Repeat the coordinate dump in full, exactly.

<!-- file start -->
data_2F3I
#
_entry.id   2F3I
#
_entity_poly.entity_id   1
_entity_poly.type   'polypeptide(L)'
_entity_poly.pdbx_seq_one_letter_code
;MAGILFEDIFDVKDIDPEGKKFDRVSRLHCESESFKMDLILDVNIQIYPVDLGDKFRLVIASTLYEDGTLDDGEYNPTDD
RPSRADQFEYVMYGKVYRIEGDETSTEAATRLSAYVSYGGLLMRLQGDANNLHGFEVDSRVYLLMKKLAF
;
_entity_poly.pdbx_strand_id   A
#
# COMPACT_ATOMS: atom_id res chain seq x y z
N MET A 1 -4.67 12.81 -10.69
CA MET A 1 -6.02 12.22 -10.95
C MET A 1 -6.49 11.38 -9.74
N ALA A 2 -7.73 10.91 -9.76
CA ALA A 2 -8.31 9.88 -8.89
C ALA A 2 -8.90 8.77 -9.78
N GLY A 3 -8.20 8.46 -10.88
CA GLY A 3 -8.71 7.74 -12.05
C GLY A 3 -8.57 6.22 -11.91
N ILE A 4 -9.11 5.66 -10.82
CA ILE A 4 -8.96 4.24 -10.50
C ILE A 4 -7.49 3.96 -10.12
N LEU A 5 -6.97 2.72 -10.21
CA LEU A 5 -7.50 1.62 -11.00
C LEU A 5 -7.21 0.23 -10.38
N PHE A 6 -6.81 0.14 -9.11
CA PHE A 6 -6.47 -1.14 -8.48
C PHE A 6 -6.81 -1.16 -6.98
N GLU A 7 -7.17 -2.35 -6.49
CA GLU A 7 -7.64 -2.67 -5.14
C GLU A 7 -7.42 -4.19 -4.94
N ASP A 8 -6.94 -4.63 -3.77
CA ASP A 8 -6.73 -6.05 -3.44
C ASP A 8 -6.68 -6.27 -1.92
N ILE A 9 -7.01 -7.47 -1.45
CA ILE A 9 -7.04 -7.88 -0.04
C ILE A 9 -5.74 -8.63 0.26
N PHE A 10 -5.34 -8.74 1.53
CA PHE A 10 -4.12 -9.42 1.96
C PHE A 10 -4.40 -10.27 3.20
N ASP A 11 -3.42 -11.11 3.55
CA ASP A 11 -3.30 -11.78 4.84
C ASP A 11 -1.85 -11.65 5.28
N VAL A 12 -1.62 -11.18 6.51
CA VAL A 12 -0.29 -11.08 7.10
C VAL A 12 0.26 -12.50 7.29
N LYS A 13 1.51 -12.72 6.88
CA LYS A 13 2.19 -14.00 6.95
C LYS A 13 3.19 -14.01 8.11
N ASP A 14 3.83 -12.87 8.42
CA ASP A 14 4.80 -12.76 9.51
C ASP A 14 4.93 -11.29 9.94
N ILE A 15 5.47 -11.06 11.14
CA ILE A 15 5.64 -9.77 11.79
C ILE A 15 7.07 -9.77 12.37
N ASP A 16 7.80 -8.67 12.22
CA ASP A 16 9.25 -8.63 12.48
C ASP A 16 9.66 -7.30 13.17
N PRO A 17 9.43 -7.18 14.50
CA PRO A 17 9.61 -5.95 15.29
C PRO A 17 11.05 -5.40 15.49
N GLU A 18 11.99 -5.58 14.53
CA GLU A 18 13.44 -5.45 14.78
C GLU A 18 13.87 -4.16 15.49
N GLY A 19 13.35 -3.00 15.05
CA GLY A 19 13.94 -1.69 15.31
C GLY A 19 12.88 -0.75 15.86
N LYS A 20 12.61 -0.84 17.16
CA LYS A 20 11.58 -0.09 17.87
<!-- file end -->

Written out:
data_2F3I
#
_entry.id   2F3I
#
_entity_poly.entity_id   1
_entity_poly.type   'polypeptide(L)'
_entity_poly.pdbx_seq_one_letter_code
;MAGILFEDIFDVKDIDPEGKKFDRVSRLHCESESFKMDLILDVNIQIYPVDLGDKFRLVIASTLYEDGTLDDGEYNPTDD
RPSRADQFEYVMYGKVYRIEGDETSTEAATRLSAYVSYGGLLMRLQGDANNLHGFEVDSRVYLLMKKLAF
;
_entity_poly.pdbx_strand_id   A
#
# COMPACT_ATOMS: atom_id res chain seq x y z
N MET A 1 -4.67 12.81 -10.69
CA MET A 1 -6.02 12.22 -10.95
C MET A 1 -6.49 11.38 -9.74
N ALA A 2 -7.73 10.91 -9.76
CA ALA A 2 -8.31 9.88 -8.89
C ALA A 2 -8.90 8.77 -9.78
N GLY A 3 -8.20 8.46 -10.88
CA GLY A 3 -8.71 7.74 -12.05
C GLY A 3 -8.57 6.22 -11.91
N ILE A 4 -9.11 5.66 -10.82
CA ILE A 4 -8.96 4.24 -10.50
C ILE A 4 -7.49 3.96 -10.12
N LEU A 5 -6.97 2.72 -10.21
CA LEU A 5 -7.50 1.62 -11.00
C LEU A 5 -7.21 0.23 -10.38
N PHE A 6 -6.81 0.14 -9.11
CA PHE A 6 -6.47 -1.14 -8.48
C PHE A 6 -6.81 -1.16 -6.98
N GLU A 7 -7.17 -2.35 -6.49
CA GLU A 7 -7.64 -2.67 -5.14
C GLU A 7 -7.42 -4.19 -4.94
N ASP A 8 -6.94 -4.63 -3.77
CA ASP A 8 -6.73 -6.05 -3.44
C ASP A 8 -6.68 -6.27 -1.92
N ILE A 9 -7.01 -7.47 -1.45
CA ILE A 9 -7.04 -7.88 -0.04
C ILE A 9 -5.74 -8.63 0.26
N PHE A 10 -5.34 -8.74 1.53
CA PHE A 10 -4.12 -9.42 1.96
C PHE A 10 -4.40 -10.27 3.20
N ASP A 11 -3.42 -11.11 3.55
CA ASP A 11 -3.30 -11.78 4.84
C ASP A 11 -1.85 -11.65 5.28
N VAL A 12 -1.62 -11.18 6.51
CA VAL A 12 -0.29 -11.08 7.10
C VAL A 12 0.26 -12.50 7.29
N LYS A 13 1.51 -12.72 6.88
CA LYS A 13 2.19 -14.00 6.95
C LYS A 13 3.19 -14.01 8.11
N ASP A 14 3.83 -12.87 8.42
CA ASP A 14 4.80 -12.76 9.51
C ASP A 14 4.93 -11.29 9.94
N ILE A 15 5.47 -11.06 11.14
CA ILE A 15 5.64 -9.77 11.79
C ILE A 15 7.07 -9.77 12.37
N ASP A 16 7.80 -8.67 12.22
CA ASP A 16 9.25 -8.63 12.48
C ASP A 16 9.66 -7.30 13.17
N PRO A 17 9.43 -7.18 14.50
CA PRO A 17 9.61 -5.95 15.29
C PRO A 17 11.05 -5.40 15.49
N GLU A 18 11.99 -5.58 14.53
CA GLU A 18 13.44 -5.45 14.78
C GLU A 18 13.87 -4.16 15.49
N GLY A 19 13.35 -3.00 15.05
CA GLY A 19 13.94 -1.69 15.31
C GLY A 19 12.88 -0.75 15.86
N LYS A 20 12.61 -0.84 17.16
CA LYS A 20 11.58 -0.09 17.87